I especially like tip #10. Getting your bearings is very important. It can be tricky in some cities like Old Havana or some of the older cities in Greece. This makes it all the more important to do.

    Thanks for sharing,

    • Weekend In Paris
      Posted at 16:42h, 15 June Reply

      Hi Janice,
      I just loved the twitter chat last week and it truly did inspire me to think about how I take for granted that I am comfortable on my own in foreign cities. I wasn’t always as I am cautious by nature, but after pushing myself it became more of a personal challenge to see what I would do alone and I always keep in mind that I may never get a chance to return to that city so make the most of it. I am an extrovert, so it helps.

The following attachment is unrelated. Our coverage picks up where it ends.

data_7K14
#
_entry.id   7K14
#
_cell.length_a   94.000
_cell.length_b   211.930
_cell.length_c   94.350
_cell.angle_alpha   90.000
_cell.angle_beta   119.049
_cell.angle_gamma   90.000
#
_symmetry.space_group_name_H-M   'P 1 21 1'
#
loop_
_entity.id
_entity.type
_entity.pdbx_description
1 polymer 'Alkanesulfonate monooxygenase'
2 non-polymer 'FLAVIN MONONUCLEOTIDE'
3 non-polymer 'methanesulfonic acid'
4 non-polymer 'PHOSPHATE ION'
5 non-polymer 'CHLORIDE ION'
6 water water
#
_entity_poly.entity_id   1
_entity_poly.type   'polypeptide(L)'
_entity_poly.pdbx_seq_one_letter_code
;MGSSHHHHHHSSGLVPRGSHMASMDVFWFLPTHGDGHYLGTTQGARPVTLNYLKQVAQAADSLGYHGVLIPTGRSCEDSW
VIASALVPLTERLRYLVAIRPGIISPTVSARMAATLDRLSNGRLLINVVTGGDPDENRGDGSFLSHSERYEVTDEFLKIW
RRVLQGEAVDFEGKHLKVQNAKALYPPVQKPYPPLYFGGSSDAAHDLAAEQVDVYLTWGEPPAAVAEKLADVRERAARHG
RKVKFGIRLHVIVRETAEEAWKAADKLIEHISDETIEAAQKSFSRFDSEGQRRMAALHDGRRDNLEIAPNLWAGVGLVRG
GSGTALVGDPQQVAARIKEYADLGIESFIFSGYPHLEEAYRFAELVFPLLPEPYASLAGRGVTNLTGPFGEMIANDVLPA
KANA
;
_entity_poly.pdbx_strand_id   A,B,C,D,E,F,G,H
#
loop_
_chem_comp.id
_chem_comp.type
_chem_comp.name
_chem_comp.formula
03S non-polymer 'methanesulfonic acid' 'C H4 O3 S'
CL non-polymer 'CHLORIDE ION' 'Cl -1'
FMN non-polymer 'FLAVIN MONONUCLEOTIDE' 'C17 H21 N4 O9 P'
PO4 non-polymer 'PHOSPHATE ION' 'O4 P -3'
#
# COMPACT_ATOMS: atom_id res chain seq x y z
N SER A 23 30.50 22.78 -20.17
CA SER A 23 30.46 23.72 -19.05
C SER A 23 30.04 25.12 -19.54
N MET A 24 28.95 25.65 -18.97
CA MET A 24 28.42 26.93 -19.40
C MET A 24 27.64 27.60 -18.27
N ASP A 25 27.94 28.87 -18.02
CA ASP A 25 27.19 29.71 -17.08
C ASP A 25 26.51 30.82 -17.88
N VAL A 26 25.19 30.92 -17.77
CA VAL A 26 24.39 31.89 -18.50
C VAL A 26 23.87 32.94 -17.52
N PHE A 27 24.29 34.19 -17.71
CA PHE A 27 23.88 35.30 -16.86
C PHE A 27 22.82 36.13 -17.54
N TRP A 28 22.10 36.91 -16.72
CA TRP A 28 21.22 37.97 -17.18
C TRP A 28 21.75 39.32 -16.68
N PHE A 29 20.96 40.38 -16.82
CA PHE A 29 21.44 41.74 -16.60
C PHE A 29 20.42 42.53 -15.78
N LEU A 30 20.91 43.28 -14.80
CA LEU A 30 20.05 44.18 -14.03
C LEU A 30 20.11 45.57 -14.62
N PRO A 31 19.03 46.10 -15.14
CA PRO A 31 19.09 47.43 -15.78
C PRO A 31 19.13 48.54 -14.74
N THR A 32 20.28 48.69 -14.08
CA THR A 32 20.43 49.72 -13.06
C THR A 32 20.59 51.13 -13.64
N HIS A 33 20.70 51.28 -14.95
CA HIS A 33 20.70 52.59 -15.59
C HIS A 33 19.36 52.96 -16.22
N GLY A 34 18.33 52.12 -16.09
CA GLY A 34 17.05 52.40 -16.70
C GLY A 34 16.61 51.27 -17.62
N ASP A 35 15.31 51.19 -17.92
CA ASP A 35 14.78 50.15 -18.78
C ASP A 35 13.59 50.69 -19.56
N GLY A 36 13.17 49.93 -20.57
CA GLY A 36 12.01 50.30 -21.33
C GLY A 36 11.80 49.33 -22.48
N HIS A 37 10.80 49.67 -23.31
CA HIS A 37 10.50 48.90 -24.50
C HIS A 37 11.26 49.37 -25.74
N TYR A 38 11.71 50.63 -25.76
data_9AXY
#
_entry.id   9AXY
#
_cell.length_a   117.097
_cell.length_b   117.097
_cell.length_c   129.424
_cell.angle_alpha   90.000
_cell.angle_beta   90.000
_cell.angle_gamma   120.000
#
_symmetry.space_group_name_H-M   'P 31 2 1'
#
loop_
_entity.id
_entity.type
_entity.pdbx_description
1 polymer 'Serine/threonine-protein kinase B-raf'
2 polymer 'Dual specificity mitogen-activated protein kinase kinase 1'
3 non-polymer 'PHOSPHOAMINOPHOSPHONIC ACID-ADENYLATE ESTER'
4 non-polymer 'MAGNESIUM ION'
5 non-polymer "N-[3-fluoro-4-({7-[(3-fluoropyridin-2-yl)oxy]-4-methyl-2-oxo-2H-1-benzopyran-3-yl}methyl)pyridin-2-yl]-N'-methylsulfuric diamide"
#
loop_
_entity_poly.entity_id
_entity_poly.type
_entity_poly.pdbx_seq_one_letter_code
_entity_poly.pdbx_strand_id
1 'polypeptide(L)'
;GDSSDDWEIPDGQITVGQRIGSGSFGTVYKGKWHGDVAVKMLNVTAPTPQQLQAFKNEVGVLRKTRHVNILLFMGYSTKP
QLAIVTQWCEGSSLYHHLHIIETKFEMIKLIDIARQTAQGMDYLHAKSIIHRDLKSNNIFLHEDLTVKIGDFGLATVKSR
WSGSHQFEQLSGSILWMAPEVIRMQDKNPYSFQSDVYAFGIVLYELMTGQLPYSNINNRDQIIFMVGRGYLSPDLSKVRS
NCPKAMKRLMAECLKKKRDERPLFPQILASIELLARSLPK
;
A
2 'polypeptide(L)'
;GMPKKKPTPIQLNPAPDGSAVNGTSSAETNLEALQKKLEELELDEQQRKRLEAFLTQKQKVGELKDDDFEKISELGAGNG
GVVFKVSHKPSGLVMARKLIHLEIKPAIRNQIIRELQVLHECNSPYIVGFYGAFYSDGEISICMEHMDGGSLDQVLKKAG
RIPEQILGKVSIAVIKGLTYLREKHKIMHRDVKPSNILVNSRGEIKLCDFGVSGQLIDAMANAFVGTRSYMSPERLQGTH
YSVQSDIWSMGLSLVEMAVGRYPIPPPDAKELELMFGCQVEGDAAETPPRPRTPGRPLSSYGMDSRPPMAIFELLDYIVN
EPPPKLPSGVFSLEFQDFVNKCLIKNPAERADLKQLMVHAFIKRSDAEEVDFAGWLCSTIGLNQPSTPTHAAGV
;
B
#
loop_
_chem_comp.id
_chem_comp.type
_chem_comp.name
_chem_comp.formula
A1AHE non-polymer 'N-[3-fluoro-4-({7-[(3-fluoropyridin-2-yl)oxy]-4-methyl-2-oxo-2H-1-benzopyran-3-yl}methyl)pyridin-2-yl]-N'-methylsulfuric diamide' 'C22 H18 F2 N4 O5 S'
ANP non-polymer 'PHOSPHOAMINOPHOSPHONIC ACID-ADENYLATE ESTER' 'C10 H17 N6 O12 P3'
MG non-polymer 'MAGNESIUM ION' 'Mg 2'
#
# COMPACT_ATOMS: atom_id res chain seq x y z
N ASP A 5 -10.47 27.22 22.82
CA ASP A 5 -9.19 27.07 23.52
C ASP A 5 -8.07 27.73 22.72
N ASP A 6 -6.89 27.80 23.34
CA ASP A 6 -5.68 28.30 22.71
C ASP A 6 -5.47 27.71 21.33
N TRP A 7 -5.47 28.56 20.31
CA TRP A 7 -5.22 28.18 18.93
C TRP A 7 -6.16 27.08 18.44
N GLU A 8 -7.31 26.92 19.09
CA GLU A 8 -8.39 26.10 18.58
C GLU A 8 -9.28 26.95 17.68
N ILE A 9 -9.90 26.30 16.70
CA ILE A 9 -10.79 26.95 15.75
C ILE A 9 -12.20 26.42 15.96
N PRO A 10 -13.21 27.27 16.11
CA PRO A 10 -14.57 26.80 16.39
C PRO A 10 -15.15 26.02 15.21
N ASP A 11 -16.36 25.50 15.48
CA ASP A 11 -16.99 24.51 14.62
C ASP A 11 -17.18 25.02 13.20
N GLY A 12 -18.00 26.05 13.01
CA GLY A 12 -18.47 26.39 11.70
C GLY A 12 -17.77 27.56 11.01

Your blog is very useful and makes for “must reading” for those traveling solo!